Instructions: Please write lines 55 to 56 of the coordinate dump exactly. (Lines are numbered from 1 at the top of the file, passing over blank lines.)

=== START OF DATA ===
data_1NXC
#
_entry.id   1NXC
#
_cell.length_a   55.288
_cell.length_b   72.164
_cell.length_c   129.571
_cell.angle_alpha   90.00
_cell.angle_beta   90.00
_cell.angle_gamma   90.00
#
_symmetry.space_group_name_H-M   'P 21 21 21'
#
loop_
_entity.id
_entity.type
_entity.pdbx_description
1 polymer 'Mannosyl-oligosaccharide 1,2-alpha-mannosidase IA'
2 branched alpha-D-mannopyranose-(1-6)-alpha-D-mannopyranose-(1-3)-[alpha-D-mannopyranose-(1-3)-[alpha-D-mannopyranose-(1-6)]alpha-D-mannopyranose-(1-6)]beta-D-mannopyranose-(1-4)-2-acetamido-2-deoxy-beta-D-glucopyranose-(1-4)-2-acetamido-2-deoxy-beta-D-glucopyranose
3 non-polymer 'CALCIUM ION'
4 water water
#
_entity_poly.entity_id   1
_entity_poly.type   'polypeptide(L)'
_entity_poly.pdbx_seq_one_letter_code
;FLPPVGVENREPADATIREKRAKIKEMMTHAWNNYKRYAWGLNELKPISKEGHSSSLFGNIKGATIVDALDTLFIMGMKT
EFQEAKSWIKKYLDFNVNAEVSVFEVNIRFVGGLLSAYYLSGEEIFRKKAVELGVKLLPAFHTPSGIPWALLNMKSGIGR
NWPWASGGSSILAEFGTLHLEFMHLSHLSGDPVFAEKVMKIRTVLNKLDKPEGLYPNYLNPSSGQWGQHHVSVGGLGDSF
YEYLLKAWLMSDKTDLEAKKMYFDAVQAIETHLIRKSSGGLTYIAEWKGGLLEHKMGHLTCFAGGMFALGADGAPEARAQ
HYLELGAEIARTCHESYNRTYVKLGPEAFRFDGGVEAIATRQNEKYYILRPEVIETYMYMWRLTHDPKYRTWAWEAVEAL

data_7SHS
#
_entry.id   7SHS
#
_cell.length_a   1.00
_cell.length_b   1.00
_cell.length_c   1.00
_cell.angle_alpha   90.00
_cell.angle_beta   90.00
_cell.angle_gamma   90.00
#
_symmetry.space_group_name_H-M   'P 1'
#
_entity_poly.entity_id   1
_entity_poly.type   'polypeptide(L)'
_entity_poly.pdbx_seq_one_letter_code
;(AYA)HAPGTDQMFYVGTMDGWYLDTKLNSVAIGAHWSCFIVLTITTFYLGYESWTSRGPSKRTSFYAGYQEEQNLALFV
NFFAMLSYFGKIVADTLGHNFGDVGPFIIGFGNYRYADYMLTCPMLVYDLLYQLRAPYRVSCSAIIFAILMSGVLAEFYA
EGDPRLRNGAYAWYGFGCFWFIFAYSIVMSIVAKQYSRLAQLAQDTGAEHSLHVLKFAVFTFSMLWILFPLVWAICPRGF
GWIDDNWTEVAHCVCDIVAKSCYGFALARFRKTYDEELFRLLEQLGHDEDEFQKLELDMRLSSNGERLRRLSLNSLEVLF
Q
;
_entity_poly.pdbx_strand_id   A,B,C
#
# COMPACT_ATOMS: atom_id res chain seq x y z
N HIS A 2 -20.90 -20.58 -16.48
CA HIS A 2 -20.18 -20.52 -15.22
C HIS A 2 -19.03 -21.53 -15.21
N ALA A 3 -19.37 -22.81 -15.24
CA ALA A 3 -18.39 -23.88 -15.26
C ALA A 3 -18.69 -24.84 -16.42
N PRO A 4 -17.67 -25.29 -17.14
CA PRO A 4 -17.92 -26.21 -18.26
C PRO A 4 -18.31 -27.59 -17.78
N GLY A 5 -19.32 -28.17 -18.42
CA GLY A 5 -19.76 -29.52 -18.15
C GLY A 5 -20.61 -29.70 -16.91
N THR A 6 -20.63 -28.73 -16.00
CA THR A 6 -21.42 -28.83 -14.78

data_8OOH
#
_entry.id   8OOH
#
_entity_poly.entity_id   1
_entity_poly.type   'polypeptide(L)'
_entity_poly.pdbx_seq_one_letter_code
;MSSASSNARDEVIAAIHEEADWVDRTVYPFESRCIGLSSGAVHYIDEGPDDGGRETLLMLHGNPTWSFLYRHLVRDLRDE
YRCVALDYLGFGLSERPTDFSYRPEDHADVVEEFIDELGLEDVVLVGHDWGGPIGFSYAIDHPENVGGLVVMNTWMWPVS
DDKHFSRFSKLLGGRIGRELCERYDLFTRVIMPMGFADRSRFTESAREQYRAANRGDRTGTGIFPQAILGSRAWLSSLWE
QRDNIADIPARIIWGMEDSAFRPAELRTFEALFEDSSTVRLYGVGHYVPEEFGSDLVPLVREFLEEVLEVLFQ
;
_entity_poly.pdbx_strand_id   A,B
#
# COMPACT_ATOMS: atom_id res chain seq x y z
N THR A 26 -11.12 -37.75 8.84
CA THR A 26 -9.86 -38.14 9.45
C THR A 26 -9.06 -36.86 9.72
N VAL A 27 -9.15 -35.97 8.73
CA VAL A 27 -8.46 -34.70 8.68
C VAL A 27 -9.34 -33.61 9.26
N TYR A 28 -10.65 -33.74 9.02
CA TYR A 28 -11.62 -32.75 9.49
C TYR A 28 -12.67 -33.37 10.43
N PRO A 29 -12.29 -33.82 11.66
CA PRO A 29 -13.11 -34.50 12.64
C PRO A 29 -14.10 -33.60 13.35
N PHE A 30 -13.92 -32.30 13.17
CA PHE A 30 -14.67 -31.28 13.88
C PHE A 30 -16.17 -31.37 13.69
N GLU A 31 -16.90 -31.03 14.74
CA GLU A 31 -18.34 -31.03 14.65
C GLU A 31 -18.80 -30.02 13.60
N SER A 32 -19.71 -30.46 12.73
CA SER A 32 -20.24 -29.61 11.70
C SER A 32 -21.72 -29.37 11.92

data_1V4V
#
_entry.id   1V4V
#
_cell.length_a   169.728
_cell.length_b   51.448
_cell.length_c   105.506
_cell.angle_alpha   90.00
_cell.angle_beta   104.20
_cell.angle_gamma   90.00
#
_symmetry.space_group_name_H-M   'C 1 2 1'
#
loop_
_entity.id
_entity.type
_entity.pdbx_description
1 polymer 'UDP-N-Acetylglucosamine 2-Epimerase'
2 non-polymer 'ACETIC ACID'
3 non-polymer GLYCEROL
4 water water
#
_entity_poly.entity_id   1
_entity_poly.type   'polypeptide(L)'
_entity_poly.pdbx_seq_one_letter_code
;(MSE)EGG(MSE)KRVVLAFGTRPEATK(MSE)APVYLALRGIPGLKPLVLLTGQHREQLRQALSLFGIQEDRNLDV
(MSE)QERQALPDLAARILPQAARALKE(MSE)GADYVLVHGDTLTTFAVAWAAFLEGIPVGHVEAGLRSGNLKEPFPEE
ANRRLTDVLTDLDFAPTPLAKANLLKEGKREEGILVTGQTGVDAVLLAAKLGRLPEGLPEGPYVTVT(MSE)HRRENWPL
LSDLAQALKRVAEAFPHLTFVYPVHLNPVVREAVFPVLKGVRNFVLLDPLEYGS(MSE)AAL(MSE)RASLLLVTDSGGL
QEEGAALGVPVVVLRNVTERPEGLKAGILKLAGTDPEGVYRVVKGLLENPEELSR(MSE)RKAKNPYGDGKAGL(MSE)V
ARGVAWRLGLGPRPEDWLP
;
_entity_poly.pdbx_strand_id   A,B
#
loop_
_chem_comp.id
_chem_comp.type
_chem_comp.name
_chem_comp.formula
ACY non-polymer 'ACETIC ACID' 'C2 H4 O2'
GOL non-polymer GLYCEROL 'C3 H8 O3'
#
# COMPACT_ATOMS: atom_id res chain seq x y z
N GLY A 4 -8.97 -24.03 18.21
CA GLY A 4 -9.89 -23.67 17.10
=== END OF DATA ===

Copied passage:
# COMPACT_ATOMS: atom_id res chain seq x y z
N HIS A 2 -20.90 -20.58 -16.48